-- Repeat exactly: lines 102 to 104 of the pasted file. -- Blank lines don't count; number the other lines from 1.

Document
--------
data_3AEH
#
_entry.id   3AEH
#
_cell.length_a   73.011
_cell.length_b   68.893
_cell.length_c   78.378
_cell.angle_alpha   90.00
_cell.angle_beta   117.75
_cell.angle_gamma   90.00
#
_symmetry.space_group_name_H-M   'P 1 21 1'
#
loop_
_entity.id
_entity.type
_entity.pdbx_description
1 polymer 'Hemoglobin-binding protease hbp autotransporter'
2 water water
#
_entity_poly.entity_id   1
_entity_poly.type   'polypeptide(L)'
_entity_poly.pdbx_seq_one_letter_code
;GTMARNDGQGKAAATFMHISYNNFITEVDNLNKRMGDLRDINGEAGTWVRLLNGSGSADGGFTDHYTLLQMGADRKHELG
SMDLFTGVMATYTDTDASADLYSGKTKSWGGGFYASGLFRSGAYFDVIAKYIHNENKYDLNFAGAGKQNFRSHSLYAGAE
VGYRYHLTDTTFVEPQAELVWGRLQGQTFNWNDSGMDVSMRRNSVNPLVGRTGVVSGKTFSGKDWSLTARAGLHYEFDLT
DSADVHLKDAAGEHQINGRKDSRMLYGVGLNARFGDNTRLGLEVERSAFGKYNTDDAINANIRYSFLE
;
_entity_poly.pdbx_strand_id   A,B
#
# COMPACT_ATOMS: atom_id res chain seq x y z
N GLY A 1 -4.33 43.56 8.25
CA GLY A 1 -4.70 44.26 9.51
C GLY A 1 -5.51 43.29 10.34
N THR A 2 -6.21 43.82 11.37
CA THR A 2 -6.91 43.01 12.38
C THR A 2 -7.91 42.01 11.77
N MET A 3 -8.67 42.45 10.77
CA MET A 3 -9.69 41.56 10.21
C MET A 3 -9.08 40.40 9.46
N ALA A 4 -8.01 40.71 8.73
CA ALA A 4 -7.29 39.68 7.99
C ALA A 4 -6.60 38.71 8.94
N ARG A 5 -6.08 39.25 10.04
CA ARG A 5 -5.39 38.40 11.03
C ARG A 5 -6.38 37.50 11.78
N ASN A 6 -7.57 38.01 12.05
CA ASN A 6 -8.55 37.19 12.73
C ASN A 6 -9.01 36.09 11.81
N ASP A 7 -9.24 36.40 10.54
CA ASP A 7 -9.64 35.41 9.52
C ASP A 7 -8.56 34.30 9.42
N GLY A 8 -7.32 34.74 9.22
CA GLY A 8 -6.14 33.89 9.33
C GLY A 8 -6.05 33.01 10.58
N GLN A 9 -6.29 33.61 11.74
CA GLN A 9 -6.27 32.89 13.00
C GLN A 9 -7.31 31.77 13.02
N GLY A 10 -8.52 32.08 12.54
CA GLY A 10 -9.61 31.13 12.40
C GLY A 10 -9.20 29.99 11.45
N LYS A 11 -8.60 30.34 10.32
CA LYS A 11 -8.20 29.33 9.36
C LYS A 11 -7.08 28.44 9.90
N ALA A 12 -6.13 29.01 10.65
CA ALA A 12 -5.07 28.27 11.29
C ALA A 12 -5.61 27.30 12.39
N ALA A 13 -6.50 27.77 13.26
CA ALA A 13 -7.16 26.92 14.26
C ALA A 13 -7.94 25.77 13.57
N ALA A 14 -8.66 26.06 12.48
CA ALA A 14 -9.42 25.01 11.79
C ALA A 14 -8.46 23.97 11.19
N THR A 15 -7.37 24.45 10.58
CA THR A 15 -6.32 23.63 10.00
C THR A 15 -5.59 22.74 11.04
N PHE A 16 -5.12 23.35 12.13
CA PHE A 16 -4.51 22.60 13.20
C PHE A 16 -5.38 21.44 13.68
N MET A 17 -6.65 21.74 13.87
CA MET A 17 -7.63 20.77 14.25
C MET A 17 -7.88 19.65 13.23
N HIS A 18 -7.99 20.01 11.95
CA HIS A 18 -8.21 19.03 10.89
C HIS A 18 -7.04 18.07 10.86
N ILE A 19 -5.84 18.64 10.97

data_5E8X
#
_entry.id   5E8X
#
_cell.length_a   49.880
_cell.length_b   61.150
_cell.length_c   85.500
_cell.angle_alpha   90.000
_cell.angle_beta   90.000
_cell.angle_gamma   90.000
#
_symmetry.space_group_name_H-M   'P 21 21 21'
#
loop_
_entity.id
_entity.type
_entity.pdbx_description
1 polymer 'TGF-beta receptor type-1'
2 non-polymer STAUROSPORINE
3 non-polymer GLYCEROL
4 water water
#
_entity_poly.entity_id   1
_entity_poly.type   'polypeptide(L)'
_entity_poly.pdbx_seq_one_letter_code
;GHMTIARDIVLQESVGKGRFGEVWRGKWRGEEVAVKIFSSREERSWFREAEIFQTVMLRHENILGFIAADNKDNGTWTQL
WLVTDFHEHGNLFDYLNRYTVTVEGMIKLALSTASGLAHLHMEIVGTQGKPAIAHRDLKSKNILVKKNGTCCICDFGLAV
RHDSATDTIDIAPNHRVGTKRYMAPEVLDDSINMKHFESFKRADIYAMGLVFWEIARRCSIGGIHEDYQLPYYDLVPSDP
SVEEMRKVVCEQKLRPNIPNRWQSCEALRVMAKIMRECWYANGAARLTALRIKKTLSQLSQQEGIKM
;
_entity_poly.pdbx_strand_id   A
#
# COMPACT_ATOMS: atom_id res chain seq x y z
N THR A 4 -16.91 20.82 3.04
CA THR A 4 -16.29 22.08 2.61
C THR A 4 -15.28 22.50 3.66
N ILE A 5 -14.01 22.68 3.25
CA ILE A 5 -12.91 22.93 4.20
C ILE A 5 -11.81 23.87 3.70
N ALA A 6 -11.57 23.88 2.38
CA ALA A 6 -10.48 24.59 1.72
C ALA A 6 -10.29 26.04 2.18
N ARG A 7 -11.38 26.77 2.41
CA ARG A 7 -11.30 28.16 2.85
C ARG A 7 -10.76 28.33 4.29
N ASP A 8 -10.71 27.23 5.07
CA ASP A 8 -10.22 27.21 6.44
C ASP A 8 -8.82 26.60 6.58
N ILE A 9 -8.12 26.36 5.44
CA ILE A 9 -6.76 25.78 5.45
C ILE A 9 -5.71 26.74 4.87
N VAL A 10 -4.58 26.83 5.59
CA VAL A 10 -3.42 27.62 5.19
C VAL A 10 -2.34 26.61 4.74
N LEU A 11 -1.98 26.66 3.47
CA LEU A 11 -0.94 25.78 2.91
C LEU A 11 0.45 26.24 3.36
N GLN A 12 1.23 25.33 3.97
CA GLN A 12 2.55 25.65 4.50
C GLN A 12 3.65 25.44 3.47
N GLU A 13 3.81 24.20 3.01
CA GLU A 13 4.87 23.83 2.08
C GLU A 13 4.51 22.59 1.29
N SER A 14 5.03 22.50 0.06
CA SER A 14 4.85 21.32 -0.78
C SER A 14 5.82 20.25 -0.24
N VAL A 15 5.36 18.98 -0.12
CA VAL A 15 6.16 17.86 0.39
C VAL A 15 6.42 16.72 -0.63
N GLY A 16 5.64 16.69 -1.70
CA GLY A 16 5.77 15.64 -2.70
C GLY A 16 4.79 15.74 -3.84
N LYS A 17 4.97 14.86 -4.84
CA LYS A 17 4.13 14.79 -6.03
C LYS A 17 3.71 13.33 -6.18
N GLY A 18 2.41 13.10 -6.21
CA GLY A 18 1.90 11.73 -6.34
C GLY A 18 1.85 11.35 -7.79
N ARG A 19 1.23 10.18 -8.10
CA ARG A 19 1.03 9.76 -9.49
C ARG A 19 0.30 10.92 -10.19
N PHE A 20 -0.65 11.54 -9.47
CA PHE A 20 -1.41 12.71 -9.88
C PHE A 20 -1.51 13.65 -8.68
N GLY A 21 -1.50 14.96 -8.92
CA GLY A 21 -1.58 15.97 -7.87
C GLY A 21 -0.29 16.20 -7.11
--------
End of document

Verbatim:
_entity.type
_entity.pdbx_description
1 polymer 'TGF-beta receptor type-1'